What Is a Dependent Clause?

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A dependent clause, or subordinate clause, is a phrase that has its own subject and verb, but is not a complete sentence by itself. Find out about different types of dependent clauses with information from a writer and English tutor in this free video on grammar and punctuation.

Part of the Video Series: Grammar & Punctuation
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Video Transcript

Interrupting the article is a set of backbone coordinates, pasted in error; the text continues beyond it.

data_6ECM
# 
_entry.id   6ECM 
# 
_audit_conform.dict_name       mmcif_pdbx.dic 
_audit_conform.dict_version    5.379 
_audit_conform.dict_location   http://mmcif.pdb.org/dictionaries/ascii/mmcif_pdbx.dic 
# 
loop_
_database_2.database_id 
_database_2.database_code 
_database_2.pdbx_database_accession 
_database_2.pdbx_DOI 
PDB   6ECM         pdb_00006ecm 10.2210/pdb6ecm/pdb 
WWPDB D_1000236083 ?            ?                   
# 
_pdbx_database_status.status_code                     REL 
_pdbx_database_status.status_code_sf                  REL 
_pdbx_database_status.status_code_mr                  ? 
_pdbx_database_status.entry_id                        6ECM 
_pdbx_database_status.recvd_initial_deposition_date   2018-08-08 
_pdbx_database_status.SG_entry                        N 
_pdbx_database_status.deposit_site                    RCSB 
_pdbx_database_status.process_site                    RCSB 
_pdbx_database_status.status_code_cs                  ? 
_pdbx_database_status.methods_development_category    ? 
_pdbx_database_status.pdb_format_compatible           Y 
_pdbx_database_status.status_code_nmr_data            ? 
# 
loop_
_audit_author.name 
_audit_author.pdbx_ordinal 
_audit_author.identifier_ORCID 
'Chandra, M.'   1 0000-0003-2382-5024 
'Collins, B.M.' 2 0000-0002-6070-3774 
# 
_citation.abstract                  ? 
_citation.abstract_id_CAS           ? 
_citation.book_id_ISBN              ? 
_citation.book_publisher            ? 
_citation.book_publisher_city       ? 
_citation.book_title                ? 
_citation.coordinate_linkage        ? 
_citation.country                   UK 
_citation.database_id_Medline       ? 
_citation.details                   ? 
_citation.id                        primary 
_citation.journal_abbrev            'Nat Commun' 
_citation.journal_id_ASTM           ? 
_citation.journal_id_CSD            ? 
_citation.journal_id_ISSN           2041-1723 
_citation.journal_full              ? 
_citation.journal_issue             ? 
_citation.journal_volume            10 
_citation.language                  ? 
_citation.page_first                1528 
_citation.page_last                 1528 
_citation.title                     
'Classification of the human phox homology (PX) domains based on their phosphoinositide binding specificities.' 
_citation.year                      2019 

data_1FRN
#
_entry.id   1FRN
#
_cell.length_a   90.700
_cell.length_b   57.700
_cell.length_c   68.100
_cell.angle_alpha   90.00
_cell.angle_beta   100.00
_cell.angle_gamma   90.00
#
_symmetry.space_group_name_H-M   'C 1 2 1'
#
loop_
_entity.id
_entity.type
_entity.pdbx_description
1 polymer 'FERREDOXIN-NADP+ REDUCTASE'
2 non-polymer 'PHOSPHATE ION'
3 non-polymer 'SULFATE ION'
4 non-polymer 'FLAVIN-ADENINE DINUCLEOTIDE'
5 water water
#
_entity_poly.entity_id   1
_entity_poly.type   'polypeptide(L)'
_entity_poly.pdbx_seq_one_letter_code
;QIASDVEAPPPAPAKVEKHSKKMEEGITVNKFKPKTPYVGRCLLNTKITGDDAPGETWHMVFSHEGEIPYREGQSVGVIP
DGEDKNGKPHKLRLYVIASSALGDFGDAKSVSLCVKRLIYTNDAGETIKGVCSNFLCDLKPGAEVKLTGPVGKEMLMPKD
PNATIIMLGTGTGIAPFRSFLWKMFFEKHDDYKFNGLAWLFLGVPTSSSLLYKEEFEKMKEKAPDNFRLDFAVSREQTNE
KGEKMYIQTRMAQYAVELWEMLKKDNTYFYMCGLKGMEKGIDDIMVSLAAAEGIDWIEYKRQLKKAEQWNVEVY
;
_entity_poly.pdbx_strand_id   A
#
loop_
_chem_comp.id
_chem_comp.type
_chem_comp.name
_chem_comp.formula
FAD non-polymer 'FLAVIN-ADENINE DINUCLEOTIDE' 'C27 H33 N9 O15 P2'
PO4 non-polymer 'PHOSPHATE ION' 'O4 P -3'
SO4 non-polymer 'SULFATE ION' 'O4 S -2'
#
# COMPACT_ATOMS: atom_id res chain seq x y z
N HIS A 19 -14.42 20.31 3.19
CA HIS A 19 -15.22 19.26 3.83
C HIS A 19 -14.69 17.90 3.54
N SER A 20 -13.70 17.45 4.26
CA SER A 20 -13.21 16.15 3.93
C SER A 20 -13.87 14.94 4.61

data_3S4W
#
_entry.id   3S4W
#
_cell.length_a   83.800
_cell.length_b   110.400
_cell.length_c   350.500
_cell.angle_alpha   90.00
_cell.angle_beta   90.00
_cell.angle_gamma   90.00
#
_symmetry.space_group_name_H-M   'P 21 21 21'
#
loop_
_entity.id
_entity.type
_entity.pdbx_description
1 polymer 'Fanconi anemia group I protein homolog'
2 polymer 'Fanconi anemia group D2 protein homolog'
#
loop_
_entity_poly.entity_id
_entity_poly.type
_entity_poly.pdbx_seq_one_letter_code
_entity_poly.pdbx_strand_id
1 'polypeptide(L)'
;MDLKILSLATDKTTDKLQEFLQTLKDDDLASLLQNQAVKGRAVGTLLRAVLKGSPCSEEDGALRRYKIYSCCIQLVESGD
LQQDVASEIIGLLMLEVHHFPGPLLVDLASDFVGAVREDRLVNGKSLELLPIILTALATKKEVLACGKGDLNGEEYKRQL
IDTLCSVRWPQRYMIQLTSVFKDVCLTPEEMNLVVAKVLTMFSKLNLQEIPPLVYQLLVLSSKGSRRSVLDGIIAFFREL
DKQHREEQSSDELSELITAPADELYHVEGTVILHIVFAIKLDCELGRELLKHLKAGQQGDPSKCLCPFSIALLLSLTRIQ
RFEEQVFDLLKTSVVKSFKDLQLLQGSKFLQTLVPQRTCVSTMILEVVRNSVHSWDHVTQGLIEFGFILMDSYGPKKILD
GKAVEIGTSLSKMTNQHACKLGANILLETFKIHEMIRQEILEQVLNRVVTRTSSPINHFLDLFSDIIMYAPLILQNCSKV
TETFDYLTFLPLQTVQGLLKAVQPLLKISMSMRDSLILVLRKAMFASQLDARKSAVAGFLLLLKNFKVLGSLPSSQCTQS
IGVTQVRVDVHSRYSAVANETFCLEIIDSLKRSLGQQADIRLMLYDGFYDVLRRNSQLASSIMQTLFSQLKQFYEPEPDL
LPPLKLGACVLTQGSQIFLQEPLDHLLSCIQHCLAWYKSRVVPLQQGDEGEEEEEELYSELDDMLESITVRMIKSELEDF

Hi, I'm here to talk about what a dependent clause is. A dependent clause, also known as a subordinate clause, is a phrase that has its own subject and a verb, but it's not a complete sentence by itself. And there are a couple different kinds of dependent clauses. An adjective clause modifies a noun or a pronoun. For example, "The person who finishes first wins the race." "Who finishes first" describes person, which is the main subject in that sentence. An adverb clause modifies a verb, an adverb, or an adjective. So for example, "She smiled when he gave her the news." "When he gave her the news" describes when she smiled, and smiled is the verb in that sentence -- the main verb. A noun clause acts as a subject, an object, or a complement. So for example, "Do you remember where my house is?" In this sentence, "Where my house is" is acting as the object.


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